I have traveled twice to the southern region of Masalli, a religiously conservative area near the border with Iran, where I met women entrepreneurs who challenge gender stereotypes and conservative ideologies by becoming business leaders.  With support from USAID, United Nations Development Program, and Azerbaijan’s State Committee of Family, Women and Children’s Affairs, over 50 rural women have opened small businesses.

USAID/Azerbaijan is now working with Azerbaijan on creating the private sector synergies that will lead the next stage of Azerbaijan’s development. In April, USAID is teaming up with American Chamber of Commerce in Azerbaijan and the United States-Azerbaijan Chamber of Commerce to host the first ever U.S-Azerbaijan Agricultural Forum in Chicago, Illinois. This event will bring together government officials, farmers and agribusinesses from both countries to form strategic partnerships. The demands of Azerbaijan’s rapidly developing agricultural sector can be met by the American private sector -- good business for both countries.

Every day I am inspired by the Azerbaijani citizens who I’ve met -- women and men, young and old -- who have invested their time and energy and used their innovations to transform communities and revitalize local economies.  I have been equally inspired by the Azerbaijani government’s initiatives to increase economic security by investing in reforms to diversify the economy and promote the rise of family and women-owned small businesses.  I see USAID’s role here as a catalyzing force, one that is able to use its unique position as one of the world’s premier development agencies to bring together government, the innovation and resources of the private sector, and the energy of Azerbaijan’s young population to co-invest in the future.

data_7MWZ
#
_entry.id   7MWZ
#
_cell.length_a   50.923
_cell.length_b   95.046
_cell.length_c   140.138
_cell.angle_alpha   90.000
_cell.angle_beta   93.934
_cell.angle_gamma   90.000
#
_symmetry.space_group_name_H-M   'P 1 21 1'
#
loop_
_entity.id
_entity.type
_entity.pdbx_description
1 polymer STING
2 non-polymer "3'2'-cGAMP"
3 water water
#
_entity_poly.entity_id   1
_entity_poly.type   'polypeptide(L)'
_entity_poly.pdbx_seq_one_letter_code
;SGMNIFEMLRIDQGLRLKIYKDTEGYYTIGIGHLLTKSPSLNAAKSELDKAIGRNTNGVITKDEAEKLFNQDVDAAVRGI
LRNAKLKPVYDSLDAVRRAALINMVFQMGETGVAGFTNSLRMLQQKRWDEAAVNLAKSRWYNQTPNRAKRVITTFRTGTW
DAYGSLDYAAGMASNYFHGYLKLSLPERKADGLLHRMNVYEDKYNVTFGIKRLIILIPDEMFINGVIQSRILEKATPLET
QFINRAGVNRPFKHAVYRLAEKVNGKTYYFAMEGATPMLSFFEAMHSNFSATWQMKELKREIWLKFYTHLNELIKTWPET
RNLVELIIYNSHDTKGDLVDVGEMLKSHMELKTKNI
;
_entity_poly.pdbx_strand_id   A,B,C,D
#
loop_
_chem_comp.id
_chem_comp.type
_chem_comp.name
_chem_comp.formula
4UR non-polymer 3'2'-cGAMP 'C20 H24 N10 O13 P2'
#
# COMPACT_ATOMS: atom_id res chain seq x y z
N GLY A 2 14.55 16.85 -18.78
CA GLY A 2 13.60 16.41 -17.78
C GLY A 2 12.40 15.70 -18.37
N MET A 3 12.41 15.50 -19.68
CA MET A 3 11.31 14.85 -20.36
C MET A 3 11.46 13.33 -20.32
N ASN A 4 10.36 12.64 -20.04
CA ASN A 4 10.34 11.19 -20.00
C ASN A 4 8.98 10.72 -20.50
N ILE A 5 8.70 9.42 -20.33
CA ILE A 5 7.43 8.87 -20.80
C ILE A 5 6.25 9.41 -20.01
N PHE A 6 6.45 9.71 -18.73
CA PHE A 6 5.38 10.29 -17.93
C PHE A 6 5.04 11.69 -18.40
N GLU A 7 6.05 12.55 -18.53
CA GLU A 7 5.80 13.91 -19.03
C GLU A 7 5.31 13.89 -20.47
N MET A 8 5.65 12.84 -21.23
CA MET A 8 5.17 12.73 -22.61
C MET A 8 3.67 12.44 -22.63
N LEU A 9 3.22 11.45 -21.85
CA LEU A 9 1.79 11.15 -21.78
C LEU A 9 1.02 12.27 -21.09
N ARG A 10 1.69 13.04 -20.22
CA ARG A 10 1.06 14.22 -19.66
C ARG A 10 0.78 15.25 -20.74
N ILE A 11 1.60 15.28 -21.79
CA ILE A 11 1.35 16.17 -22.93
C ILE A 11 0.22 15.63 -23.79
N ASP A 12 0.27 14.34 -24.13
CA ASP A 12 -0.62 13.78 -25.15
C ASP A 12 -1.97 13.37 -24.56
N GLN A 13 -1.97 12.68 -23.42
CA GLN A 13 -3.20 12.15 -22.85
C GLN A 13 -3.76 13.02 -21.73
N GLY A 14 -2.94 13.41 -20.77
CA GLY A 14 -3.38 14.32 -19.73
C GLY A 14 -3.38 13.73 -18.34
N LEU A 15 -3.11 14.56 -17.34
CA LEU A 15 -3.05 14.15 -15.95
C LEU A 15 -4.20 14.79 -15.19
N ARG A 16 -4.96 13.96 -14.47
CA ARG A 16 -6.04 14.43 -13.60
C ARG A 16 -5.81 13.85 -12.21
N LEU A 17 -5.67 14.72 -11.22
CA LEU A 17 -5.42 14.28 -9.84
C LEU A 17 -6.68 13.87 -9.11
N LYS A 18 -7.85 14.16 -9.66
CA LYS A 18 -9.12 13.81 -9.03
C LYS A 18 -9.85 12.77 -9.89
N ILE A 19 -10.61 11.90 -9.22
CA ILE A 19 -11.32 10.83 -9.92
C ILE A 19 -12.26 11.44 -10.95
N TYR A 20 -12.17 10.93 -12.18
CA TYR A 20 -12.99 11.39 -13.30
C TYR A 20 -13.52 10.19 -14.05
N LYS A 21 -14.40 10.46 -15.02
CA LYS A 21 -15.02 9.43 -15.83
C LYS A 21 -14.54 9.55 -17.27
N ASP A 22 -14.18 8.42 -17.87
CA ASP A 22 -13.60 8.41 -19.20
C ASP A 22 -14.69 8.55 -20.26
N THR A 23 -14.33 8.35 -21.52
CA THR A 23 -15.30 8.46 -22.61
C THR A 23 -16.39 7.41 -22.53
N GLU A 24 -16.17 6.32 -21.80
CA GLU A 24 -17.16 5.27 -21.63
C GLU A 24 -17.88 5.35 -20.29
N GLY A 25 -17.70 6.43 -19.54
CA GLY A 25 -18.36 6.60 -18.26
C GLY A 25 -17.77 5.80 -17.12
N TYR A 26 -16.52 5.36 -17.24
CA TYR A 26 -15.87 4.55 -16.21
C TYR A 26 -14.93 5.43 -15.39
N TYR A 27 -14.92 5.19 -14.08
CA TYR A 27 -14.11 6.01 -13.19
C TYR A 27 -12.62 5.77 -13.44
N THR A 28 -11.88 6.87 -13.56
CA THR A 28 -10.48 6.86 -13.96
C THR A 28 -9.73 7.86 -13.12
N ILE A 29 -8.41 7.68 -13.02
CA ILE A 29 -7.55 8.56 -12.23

As we move forward, we are working with Azerbaijan to ensure that our countries’ co-investment continues to incentivize the private sector and energize ordinary citizens to tackle the challenges ahead and lay the groundwork for a long and prosperous partnership between our two countries that supports Azerbaijan’s economic independence.  

 

Jaidev Singh, PhD

Mission Director, USAID/Azerbaijan

 

Date 
Sunday, February 24, 2019 - 9:45pm

Last updated: March 27, 2019